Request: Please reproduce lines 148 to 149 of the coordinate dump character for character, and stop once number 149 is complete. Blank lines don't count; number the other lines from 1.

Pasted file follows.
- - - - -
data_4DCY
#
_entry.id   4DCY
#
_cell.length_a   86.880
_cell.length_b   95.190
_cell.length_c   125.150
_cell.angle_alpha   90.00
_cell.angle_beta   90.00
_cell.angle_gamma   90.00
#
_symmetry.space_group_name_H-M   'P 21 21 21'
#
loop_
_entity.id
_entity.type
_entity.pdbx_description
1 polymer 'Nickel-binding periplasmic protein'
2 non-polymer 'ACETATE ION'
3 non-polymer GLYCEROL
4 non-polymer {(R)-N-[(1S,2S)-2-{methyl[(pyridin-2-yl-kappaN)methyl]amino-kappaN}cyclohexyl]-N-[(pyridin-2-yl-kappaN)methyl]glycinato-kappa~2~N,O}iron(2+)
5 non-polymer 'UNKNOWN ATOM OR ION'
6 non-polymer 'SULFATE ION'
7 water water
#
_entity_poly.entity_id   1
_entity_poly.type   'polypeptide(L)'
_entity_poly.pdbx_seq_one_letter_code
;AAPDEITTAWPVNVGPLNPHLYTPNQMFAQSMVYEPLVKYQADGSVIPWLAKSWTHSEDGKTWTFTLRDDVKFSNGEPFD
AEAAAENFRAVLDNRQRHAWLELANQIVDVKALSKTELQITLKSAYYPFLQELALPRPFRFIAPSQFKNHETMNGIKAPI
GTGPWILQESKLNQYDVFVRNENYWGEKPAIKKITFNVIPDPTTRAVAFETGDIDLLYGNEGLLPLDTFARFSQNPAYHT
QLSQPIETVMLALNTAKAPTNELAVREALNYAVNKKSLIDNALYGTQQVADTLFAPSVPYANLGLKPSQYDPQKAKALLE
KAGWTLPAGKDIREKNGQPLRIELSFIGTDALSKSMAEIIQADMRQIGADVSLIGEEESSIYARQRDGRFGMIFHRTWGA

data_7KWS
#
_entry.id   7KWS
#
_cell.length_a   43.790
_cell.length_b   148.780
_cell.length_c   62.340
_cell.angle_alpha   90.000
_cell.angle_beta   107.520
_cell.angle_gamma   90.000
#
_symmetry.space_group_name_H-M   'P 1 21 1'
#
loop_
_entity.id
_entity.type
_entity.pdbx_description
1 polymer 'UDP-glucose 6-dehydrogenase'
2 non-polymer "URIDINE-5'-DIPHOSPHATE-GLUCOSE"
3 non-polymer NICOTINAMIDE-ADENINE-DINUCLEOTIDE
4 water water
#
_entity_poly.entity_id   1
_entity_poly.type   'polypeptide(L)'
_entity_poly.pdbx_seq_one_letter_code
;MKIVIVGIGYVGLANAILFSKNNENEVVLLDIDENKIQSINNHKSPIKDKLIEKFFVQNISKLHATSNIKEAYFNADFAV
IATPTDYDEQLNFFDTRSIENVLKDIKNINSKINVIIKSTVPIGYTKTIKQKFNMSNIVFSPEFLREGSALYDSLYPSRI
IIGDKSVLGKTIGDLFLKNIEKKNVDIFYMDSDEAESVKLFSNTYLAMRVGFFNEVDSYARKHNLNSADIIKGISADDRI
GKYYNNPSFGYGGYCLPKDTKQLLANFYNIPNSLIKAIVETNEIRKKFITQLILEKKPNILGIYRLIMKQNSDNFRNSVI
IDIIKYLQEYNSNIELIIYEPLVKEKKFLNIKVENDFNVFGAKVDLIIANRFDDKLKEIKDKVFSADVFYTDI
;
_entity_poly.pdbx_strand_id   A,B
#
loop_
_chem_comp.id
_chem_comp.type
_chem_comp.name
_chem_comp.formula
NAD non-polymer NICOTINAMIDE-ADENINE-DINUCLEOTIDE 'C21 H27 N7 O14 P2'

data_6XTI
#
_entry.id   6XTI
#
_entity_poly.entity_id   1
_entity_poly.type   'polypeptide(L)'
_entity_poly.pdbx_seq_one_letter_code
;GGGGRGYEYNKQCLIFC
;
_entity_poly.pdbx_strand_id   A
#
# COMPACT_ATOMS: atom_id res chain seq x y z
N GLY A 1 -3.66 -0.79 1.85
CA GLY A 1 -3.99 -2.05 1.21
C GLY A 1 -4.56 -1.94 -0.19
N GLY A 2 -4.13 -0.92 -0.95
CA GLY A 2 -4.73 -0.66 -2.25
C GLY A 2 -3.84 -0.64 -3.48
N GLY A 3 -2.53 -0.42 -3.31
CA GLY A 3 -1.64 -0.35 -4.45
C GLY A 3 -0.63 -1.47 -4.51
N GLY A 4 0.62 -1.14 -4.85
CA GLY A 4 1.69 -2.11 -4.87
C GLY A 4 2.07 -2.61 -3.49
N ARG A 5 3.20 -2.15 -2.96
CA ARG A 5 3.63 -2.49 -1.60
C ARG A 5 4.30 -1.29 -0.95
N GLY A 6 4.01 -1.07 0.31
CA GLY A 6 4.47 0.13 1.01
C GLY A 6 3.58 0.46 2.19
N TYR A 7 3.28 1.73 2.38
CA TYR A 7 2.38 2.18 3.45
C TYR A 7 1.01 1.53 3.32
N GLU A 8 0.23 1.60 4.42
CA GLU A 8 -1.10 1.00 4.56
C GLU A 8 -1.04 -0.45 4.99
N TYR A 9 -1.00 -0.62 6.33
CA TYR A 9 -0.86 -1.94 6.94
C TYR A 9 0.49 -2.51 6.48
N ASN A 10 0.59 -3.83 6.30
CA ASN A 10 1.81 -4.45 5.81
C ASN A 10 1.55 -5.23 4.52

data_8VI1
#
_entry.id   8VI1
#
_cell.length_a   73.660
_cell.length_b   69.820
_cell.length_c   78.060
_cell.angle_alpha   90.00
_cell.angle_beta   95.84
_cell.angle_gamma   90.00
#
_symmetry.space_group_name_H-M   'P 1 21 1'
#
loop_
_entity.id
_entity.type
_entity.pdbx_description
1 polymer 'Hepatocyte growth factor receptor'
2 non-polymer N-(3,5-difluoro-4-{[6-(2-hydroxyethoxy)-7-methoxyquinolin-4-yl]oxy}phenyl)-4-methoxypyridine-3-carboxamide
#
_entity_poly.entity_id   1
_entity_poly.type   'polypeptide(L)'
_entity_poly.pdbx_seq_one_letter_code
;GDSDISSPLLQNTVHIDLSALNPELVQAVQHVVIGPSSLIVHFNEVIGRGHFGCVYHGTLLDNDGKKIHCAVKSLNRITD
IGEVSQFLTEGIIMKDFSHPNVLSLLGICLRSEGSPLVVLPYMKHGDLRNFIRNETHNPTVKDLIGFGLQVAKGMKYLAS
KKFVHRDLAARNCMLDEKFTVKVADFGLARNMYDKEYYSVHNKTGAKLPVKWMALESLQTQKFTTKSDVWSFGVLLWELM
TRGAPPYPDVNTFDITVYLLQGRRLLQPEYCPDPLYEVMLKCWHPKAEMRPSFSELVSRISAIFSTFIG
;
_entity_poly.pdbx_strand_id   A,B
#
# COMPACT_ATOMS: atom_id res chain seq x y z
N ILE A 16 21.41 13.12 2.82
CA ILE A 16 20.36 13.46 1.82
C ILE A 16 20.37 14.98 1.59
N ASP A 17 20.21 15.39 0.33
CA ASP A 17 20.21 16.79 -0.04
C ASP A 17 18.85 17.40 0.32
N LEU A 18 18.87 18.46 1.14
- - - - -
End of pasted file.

C ILE A 16 20.37 14.98 1.59
N ASP A 17 20.21 15.39 0.33